Gutom Ka? You hungry?
Conversations on connecting to Filipino culture through cuisine
There are two things Filipino people love most in this world: eating together and singing karaoke. Apoy, a new Filipino restaurant that opened in late September in South Minneapolis, offers both. It also serves as a beacon for Filipino students who have been missing traditional Filipino food, myself included.
The word “apoy” means "fire" in Tagalog (tah-gah-log), the main dialect of the Philippines. Apoy wants you to know on their website that, “If you are pronouncing "Tagalog" as if it's a schoolyard game you would play with a piece of lumber, you are saying it wrong.”
I talked with some Filipino students about what Filipino food means to them and how cooking and sharing traditional food with others can be a powerful tool to connect with your culture.
“Food is such a big part of [Filipino] culture,” said Zoey Doto, President of the U of M’s Philippine Student Association (PSA). “When we have events we want to be able to have Filipino food but because there aren’t that many restaurants around, we end up having to cook it ourselves.”
Narra Moreen, a Filipina student in the Multiracial Student Union, visited her family in the Philippines this past summer and found herself in the same conundrum. “When I returned, I did my own research on Filipino restaurants here in Minneapolis and I couldn’t find much. The deprivation is so real.”
For many, having to cook their own cultural food has proven to be helpful in bridging a connection to their cultural identities.
“Filipinos have a deep connection with food. It’s a social interaction,” said Jonny Roberts, a member of PSA. “[Cooking Filipino food] is a process that I can share with my friends. I make desserts like cassava cake, ube ice cream, puto, and bibingka. And when I’m sick or feeling down, my roommate always makes arroz caldo.”
Growing up in California, Zoey remembers associating visiting family with eating Filipino food—the two were synonymous. “You’d hear ‘We’re going to tita’s house!’ and you knew that meant one thing: you were about to eat.”
When Zoey moved to the great white state of Minnesota, connecting with her Filipino culture became a challenge. “[Cooking] became a really great way to bond with my mom,” Zoey explained. She would show us how to cook Filipino dishes, like lumpia. Mostly, I think she just wanted to recruit us so she wouldn’t have to roll all of them herself.”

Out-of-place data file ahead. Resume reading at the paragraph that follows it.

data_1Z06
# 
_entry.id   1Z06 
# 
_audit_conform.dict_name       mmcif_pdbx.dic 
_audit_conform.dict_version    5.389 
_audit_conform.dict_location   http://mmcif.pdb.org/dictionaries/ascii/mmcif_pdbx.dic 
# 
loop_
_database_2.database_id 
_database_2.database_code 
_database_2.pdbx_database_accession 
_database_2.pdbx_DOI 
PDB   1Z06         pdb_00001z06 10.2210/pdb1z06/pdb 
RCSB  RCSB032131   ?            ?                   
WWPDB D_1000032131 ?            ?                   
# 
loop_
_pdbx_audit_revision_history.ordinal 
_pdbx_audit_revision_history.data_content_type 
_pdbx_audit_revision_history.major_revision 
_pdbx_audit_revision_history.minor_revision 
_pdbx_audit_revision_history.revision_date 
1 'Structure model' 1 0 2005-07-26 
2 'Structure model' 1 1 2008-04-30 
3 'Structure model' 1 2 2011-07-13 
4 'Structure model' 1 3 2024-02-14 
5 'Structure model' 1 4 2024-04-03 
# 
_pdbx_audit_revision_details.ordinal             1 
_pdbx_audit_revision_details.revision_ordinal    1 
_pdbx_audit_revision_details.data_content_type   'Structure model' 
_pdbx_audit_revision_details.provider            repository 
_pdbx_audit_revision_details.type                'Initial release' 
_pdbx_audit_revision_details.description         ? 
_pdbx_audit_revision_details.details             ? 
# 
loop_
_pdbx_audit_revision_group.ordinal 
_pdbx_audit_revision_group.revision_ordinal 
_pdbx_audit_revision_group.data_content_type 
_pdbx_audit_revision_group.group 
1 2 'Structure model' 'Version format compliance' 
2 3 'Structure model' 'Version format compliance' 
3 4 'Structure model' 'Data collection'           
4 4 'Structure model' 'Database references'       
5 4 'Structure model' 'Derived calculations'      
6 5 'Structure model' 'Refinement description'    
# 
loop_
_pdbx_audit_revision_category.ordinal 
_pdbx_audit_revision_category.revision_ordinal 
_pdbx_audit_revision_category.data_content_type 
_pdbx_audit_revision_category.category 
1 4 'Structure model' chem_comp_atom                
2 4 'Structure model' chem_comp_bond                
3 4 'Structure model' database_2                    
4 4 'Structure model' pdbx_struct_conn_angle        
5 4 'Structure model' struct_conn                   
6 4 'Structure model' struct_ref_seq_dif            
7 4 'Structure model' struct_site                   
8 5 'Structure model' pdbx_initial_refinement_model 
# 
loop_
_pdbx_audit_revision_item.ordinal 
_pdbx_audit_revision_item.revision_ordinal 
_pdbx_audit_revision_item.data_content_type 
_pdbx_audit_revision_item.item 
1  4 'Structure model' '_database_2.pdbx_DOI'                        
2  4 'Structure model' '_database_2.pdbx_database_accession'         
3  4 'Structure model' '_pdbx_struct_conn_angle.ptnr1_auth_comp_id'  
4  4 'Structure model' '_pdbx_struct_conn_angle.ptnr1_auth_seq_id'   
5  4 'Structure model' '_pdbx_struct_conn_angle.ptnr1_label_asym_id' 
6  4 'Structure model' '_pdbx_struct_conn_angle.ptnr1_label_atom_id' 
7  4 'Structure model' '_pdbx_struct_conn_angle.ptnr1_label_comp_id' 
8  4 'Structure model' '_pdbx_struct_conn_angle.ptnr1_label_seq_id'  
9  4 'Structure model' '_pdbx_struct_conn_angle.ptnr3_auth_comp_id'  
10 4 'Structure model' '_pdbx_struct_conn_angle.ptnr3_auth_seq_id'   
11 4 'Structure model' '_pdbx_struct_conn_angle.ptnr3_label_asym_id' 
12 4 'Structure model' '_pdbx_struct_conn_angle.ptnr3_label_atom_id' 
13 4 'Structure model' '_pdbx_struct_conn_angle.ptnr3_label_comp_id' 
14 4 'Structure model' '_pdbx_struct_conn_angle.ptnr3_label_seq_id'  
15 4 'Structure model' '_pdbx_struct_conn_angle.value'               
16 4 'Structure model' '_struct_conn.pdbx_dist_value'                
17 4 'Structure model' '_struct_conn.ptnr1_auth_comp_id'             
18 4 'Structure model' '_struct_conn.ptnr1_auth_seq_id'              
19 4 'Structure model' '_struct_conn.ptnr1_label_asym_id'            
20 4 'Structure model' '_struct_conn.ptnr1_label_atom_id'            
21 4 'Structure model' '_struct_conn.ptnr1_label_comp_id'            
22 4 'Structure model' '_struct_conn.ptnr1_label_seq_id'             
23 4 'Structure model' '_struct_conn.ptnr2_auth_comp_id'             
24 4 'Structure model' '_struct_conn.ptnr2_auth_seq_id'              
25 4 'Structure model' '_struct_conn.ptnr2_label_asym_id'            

From our conversations on identity and Filipino heritage, a recurring theme emerged: Zoey, Narra, and I are mixed-race Filipina women, and that’s had a significant effect on the way we navigate our culture. We talked about grappling with our “claim” to our Filipino heritage.
“Recently, I’ve been thinking a lot about how I invalidate myself and don’t allow myself to accept that part of my identity because I don’t feel like I’m worthy of it,” said Narra. “When I visited the Philippines this summer, I forgot I was mixed. I didn’t feel half anything… I just felt Filipino.”
“Growing up, because I’m mixed, people would always ask, ‘Well, what are you?’” said Zoey. “When I got to college I realized, ‘Well, I should probably figure that out.’”
Connecting with your culture as a mixed race student on predominantly white campus requires courage to reach out and foster that connection, especially when it often feels easier to deny your heritage.
“To think about all the hardships my family has gone through, what my grandparents did for my mom, what my mom did for me … the more I thought about it, the more it became [about] respect for my heritage,” Zoey said.
Narra and I bonded over our shared love for pancit, a staple Filipino noodle dish we both grew up on. “I think learning to make pancit was the first step for me,” she said.
We talked about how surprisingly emotional that first step can be. Pancit is something I’ve wanted to learn how to make for years now, but I keep finding ways to delay taking that first step.
“I didn’t realize how happy I would be about making pancit until I finally made it. My mom was so proud. I sent it to my grandma, though, and she wasn’t as excited about it. She just sent me a thumbs up emoji.” I laughed because it sounded familiar, the type of lovingly terse response I get from my Filipino grandmother.
I suggested to Narra that we start making pancit every weekend, only half joking. She laughed and then responded seriously, “Let’s make it a thing.”
The act of sharing Filipino food with those you love is really the beating pulse of what Filipino culture and cuisine is all about; it’s about coming together with family, the one you’re born with and the one you create for yourself.
Zoey and Narra talked about their favorite memories connected to Filipino food and, unknowingly, answered identically. They both talked about Kamayan feasts, a Filipino tradition.
“[PSA] threw a Kamayan feast last year,” said Zoey. “You lay banana leaves on one big table, then you get rice, sausage, mango, pancit—any traditional Filipino food really—and lay it on the leaves, no dishes. People stand around the spread and eat it with their hands. It’s the food, the community, and the culture all in one.” (If you haven’t seen this tradition in person, I highly suggest you google a photo —it’s glorious.)
PSA’s Kamayan feast was an open invitation to anyone, regardless of cultural backgrounds. “In Filipino culture, everyone’s family even if you’re not related by blood,” said Zoey.
I went to Apoy with my roommates during its opening week. It was their first time trying Filipino food. We shared steaming plates of lumpia, sisig, and lechon. The restaurant smelled familiar, a fried aroma of pork belly, garlic, and rice. Eating there felt a lot like eating at home, just with different family members—chosen ones.
You can contact the Phillippine Student Association and the Multiracial Student Union to get involved via Facebook or email at email@example.com firstname.lastname@example.org.